Electronic – Center tap split supply question


Lest's say that I have the following setup:
a split supply (using two voltage regulators: a positive and a negative one) connected to a center tapped transformer (12-0-12). The output of the transformer is rectified. The center tap is the COMMON of the circuit. Except for the actual values the setup would be exactly the same as this one:

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Please ignore the values. It is just to make a better picture about the setup.

I have two questions:

  1. In this setup, in order for everything to work properly, the current consumed by the positive rail should be approximately the same as the current consumed by the negative rail? Or it does not matter if one rail consumes less current than the other one.
    For example if the positive rail will consume 3Amps and the negative rail only 20mA will there be any problem? Will there be any noise induced in the circuit? Or any other bad things? 🙂
  2. How about if the transformer will have this setup: 12-0-5, so that on the negative rail a lower voltage will be used. Will it work properly? Or the two voltages of the transformer should be symmetrical?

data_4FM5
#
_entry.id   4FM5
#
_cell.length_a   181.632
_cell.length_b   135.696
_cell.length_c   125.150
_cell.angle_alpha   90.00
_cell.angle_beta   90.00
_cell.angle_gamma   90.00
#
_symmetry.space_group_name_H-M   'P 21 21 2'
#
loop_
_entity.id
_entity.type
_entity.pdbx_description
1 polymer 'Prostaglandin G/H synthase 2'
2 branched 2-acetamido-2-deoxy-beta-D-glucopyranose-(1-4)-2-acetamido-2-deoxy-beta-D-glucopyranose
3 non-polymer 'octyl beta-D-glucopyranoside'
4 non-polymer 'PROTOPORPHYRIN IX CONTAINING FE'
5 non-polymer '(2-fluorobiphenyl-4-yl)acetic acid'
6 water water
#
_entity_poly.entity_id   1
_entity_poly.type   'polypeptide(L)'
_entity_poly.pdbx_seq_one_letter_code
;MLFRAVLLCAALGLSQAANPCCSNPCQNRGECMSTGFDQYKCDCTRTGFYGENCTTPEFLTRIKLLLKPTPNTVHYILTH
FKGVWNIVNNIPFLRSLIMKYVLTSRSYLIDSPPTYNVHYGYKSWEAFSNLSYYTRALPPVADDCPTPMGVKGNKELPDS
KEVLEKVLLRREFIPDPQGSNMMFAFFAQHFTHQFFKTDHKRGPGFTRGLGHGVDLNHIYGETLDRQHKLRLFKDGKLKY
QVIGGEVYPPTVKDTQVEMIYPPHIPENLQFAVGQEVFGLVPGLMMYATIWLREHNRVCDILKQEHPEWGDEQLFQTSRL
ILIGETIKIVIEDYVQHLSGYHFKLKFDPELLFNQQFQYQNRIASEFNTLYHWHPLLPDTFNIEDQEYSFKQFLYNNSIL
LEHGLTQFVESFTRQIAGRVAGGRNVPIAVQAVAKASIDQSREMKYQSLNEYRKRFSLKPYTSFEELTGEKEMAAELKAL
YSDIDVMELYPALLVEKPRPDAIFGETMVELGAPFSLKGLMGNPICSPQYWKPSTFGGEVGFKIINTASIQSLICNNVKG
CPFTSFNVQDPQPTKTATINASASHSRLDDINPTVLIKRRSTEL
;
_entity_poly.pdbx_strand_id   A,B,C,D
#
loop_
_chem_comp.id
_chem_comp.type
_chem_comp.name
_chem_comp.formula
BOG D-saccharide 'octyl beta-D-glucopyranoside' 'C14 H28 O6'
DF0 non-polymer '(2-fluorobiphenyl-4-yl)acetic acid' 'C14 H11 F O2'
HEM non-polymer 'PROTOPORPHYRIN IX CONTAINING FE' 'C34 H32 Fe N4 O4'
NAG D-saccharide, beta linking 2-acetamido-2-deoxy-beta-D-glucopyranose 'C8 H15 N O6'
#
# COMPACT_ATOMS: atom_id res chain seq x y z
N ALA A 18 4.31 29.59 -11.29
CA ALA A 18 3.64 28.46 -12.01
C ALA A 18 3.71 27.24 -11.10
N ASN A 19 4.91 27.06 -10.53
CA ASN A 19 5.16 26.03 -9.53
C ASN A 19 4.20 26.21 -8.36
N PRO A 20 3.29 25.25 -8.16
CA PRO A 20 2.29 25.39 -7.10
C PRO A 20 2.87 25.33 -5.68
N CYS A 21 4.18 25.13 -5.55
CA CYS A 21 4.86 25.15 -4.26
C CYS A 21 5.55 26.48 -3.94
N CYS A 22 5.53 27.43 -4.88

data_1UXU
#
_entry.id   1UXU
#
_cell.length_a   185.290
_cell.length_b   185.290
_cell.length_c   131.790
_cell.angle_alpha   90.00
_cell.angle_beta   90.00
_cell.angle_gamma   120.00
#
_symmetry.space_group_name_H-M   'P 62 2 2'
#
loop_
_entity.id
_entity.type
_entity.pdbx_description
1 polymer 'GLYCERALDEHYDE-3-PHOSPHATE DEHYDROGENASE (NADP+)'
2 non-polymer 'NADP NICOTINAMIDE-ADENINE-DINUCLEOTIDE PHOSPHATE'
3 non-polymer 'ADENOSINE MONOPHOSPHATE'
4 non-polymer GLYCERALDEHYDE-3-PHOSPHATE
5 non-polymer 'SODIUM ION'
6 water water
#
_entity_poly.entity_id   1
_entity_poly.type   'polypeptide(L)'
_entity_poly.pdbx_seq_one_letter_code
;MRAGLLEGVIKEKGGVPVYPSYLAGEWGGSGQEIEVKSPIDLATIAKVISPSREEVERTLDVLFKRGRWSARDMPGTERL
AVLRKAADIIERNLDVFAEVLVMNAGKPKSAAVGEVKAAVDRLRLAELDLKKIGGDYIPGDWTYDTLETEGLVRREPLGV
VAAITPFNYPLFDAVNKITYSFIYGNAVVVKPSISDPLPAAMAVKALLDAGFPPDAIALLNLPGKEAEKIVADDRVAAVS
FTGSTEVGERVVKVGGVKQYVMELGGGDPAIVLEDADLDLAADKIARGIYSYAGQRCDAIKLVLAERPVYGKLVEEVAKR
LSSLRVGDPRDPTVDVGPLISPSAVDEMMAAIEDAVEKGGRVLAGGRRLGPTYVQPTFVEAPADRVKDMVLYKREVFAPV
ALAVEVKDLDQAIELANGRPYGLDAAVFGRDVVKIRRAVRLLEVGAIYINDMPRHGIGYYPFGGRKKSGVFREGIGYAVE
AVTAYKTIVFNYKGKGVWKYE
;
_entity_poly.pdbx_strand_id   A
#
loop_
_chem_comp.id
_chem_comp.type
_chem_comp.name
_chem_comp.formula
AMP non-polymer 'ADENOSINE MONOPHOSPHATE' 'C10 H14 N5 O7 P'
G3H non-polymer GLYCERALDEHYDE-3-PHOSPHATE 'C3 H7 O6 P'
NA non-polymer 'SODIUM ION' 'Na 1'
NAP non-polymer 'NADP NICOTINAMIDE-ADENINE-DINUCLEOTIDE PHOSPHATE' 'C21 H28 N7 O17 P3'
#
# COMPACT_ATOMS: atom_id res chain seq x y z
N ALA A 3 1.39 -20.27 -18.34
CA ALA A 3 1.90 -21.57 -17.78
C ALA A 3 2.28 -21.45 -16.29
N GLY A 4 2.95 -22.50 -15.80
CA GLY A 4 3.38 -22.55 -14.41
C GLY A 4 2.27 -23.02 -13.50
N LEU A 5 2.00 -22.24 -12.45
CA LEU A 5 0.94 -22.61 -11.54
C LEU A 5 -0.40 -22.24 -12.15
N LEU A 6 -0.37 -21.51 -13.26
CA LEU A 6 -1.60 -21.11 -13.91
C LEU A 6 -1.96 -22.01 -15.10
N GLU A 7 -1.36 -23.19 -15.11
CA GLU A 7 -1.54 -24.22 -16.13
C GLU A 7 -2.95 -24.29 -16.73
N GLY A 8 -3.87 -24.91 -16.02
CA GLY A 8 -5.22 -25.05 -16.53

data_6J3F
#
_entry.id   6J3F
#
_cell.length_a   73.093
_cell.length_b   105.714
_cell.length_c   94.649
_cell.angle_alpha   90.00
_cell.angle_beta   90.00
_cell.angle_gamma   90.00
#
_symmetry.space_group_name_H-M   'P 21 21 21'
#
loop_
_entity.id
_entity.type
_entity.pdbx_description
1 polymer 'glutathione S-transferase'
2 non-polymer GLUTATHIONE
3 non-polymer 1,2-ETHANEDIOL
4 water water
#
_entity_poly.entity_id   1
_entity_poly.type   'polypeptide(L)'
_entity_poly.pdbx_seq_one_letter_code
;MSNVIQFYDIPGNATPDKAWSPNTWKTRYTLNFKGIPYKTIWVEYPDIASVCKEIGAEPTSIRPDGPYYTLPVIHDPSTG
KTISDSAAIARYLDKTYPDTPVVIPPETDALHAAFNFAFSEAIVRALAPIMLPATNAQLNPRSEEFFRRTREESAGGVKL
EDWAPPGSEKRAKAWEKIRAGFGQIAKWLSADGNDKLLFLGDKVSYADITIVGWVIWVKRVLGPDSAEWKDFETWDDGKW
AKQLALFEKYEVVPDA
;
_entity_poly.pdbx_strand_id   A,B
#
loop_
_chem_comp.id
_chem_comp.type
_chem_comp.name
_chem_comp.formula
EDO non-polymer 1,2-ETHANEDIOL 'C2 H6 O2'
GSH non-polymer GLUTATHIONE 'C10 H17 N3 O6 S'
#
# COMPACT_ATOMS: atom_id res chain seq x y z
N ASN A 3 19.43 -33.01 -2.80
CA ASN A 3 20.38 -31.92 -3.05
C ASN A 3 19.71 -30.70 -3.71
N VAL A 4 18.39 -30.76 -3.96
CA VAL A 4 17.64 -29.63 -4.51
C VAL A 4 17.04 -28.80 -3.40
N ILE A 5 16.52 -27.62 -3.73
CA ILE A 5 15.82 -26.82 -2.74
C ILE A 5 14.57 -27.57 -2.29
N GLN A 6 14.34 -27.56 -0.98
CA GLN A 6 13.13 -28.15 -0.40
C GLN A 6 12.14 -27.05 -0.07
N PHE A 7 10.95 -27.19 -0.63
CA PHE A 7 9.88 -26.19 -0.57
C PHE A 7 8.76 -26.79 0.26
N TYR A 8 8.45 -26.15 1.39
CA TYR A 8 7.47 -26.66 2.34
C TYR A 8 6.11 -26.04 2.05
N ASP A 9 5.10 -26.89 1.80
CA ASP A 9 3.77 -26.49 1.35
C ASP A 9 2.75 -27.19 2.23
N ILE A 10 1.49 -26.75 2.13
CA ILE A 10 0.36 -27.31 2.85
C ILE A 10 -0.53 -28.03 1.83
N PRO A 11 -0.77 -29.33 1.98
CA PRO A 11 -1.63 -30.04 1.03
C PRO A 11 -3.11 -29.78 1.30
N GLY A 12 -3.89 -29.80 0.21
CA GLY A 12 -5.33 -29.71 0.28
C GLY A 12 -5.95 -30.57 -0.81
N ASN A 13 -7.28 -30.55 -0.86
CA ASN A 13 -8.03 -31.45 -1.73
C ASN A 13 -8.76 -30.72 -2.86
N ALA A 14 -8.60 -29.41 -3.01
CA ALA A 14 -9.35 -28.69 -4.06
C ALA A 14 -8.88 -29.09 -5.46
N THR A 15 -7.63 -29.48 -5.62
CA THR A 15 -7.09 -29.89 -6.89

Best Answer

  1. The load currents do not need to be balanced. If they're not, it just means that there will be increased current in the center tap (ground return).

  2. The transformer needs to be symmetrical. Both halves of the transformer supply power to both regulators, on alternate half-cycles. However, it is not necessary for the regulators to have the same DC output voltages. They can indeed be different, but just be aware that the one with the lower output voltage will be dissipating more power for any given load current, since the input voltage is the same going into both regulators.